David Van Horn (Computer Science and UMIACS), University of Utah, $303,635, "Scalable and Precise Abstractions of Programs for Trustworthy Software."

Kai Yang (AOSC), NASA-Goddard Space Flight Center, $187,279, "Continuation of Long-term Sulfur Dioxide EDR with the NPP Ozone Mapping and Profiler Suite Nadir Mapper (OMPS)."

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WHAT'S NEW:

On June 9, at NASA's Wallops Flight Facility, an official agreement was signed into effect for the new Mid-Atlantic Coastal Resiliency Institute (MACRI): nine agencies and universities have agreed to partner together to help local and regional leaders make coastal communities more resilient to climate change. "At ESSIC we are very pleased to join with our colleagues at NASA Wallops and such a strong set of regional partners to tackle the challenges of resiliency in the mid-Atlantic," said Antonio Busalacchi (AOSC, Director ESSIC and Chair of the UMD Council on the Environment (ConE). ... Wallops is situated in a unique location with an equally unique set of observational resources that can be used to benefit the citizens of the region. We look forward to potential opportunities to collaborate under MACRI."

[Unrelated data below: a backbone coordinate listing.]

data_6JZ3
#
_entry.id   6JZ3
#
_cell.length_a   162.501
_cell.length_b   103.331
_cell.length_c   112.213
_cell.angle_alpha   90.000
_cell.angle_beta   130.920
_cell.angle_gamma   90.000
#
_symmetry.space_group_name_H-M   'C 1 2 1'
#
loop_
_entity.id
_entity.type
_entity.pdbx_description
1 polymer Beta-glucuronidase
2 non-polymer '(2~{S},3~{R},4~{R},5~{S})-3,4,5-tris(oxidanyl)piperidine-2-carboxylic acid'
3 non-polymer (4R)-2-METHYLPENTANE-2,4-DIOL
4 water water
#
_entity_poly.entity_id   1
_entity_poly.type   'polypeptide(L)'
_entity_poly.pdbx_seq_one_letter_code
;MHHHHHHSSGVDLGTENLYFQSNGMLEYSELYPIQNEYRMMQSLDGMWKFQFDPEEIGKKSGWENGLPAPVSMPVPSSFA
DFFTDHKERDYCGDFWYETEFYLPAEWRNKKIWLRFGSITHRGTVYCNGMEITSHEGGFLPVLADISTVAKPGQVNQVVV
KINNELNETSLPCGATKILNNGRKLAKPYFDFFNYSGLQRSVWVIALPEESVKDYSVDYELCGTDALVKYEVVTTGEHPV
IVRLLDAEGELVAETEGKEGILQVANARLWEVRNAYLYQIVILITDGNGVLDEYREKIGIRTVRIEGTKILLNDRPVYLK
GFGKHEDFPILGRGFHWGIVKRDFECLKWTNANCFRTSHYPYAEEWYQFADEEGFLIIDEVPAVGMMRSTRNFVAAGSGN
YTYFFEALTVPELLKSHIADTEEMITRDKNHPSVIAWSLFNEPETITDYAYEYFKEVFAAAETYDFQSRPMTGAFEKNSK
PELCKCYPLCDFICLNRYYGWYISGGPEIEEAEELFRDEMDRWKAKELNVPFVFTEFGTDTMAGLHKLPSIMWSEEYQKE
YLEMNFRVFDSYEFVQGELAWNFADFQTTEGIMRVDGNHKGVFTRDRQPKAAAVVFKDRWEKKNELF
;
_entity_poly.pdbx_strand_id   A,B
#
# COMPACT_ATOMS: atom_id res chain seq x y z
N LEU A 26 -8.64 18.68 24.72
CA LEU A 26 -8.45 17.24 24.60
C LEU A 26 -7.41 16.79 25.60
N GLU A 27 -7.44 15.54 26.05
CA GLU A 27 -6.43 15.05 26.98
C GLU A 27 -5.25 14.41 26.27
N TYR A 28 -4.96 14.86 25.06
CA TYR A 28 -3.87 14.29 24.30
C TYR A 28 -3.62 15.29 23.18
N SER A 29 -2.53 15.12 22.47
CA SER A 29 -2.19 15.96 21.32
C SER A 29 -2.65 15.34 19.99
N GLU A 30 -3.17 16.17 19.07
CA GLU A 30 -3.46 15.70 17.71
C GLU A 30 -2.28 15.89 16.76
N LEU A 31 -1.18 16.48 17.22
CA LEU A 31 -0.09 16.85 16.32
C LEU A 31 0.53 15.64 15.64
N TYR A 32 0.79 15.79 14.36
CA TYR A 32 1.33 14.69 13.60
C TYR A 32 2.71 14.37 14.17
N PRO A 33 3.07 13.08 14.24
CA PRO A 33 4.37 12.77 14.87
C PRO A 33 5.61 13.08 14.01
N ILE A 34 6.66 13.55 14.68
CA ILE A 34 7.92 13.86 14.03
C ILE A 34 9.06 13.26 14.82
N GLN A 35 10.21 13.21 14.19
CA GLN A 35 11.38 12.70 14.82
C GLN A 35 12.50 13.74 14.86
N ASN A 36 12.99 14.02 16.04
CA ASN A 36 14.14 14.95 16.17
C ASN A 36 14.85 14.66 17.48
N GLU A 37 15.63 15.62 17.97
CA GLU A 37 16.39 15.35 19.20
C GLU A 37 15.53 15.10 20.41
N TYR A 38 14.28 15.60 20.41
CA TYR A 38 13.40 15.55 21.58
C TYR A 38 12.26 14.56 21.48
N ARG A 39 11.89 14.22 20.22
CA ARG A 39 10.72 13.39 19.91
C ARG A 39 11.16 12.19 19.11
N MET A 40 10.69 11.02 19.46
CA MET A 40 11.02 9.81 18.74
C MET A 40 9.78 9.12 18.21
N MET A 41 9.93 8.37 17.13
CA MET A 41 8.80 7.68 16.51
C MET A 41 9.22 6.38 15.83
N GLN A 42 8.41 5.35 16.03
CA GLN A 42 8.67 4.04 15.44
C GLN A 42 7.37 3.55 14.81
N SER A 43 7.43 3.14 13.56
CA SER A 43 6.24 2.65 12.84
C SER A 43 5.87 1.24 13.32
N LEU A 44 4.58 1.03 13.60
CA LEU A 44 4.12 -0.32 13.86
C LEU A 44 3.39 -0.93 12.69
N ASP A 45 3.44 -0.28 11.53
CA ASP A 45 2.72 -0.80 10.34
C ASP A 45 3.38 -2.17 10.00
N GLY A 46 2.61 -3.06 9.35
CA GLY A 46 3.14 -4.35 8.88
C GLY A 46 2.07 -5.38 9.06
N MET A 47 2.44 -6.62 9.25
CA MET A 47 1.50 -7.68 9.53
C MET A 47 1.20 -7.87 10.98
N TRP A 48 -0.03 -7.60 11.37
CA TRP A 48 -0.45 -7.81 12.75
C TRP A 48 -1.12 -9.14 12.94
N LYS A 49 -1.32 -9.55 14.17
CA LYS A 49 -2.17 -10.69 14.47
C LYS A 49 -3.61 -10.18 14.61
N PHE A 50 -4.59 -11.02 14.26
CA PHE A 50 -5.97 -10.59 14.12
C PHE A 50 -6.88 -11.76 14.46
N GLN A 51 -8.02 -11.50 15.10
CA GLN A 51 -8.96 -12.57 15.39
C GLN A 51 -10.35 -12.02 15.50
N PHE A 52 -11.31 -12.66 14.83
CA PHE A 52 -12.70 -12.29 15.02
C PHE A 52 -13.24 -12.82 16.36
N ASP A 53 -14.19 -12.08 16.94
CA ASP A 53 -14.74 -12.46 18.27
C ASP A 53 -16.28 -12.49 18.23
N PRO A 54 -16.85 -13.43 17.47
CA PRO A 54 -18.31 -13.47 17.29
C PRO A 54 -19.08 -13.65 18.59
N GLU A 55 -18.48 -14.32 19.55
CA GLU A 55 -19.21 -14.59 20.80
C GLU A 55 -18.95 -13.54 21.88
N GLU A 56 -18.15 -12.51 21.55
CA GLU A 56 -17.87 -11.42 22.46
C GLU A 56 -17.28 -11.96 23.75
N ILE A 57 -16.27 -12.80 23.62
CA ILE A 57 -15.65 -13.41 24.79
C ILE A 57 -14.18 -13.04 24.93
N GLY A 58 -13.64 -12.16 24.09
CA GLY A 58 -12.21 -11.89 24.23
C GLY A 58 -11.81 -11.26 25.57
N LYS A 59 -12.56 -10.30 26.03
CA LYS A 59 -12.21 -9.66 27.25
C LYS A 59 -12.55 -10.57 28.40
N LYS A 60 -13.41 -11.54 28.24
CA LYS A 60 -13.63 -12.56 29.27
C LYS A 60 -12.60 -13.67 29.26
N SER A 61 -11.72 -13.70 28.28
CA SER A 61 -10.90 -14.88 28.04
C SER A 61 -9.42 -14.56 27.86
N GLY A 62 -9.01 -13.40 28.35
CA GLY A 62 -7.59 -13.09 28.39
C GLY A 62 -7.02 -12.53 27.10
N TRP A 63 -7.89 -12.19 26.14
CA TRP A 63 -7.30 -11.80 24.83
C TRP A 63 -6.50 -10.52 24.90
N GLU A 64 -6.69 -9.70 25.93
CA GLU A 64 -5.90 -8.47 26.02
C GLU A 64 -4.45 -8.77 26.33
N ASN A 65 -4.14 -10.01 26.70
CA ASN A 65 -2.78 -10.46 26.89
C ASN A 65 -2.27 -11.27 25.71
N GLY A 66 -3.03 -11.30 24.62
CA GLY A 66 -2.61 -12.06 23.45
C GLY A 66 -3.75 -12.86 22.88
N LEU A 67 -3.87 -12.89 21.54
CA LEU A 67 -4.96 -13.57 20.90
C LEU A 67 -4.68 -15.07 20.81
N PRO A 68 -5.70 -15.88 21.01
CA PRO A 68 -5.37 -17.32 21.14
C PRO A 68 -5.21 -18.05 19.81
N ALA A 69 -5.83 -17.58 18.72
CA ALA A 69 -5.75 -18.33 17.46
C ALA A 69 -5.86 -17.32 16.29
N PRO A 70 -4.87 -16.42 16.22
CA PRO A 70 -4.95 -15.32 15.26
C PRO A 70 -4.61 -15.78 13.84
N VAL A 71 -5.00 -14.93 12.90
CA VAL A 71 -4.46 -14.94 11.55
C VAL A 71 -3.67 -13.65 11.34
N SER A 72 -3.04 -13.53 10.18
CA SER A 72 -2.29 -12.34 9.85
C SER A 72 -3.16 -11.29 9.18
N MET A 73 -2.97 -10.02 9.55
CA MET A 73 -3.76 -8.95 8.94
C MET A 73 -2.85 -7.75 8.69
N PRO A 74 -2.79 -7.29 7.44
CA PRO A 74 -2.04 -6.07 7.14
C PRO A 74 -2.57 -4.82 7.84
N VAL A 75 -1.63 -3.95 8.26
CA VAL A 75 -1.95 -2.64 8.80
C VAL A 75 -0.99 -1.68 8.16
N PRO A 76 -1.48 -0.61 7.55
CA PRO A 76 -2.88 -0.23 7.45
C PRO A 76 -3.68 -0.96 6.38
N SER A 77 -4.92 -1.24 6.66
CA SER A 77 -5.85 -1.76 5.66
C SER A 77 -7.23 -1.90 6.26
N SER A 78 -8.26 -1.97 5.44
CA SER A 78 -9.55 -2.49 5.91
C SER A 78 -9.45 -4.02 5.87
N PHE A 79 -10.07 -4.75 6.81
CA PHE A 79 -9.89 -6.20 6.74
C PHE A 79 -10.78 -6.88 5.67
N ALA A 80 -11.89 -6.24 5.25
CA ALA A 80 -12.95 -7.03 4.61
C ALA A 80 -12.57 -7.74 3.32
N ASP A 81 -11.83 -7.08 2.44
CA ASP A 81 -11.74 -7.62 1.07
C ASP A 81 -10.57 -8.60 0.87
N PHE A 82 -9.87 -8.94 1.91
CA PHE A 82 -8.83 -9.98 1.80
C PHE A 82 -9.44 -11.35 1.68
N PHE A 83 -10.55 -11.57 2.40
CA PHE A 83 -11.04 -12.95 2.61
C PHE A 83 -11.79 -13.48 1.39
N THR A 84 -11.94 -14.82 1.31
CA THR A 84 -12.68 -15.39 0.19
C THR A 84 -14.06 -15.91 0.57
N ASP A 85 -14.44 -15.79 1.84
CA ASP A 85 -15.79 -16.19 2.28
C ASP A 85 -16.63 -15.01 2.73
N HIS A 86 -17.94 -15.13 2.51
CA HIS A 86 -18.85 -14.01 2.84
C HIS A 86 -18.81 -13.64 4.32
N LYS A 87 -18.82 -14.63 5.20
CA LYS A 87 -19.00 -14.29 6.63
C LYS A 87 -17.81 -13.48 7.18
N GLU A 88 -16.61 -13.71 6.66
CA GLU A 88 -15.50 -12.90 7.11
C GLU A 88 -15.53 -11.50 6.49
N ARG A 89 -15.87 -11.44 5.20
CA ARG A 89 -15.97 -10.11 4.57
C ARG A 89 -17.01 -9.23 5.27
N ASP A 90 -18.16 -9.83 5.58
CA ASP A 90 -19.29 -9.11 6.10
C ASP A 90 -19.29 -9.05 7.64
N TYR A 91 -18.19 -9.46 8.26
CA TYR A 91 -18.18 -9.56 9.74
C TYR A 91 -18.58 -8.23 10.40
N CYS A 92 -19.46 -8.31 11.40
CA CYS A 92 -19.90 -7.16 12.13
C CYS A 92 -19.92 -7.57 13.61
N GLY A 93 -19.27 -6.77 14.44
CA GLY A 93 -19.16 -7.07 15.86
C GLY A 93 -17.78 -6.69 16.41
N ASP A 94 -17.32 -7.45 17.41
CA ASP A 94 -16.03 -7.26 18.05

More than 200 people attended the day-long Maryland Cybersecurity Symposium on June 10 to explore the latest trends and best practices in cybersecurity research and education. The 3rd annual symposium joined faculty and students from the Maryland Cybersecurity Center (MC2) with experts from other academic institutions, the private sector, government agencies, and more.

Nine undergraduates from across the country are collaborating this summer with researchers in the Maryland Cybersecurity Center (MC2), working with MC2 faculty mentors and UMD graduate students on projects ranging from studying personal data collection to examining software crashes. The projects - spread out over nine weeks - are intended to teach students how to build team skills, organize their time and conduct research, culminating with a capstone symposium where the teams will give presentations on their activities and research results.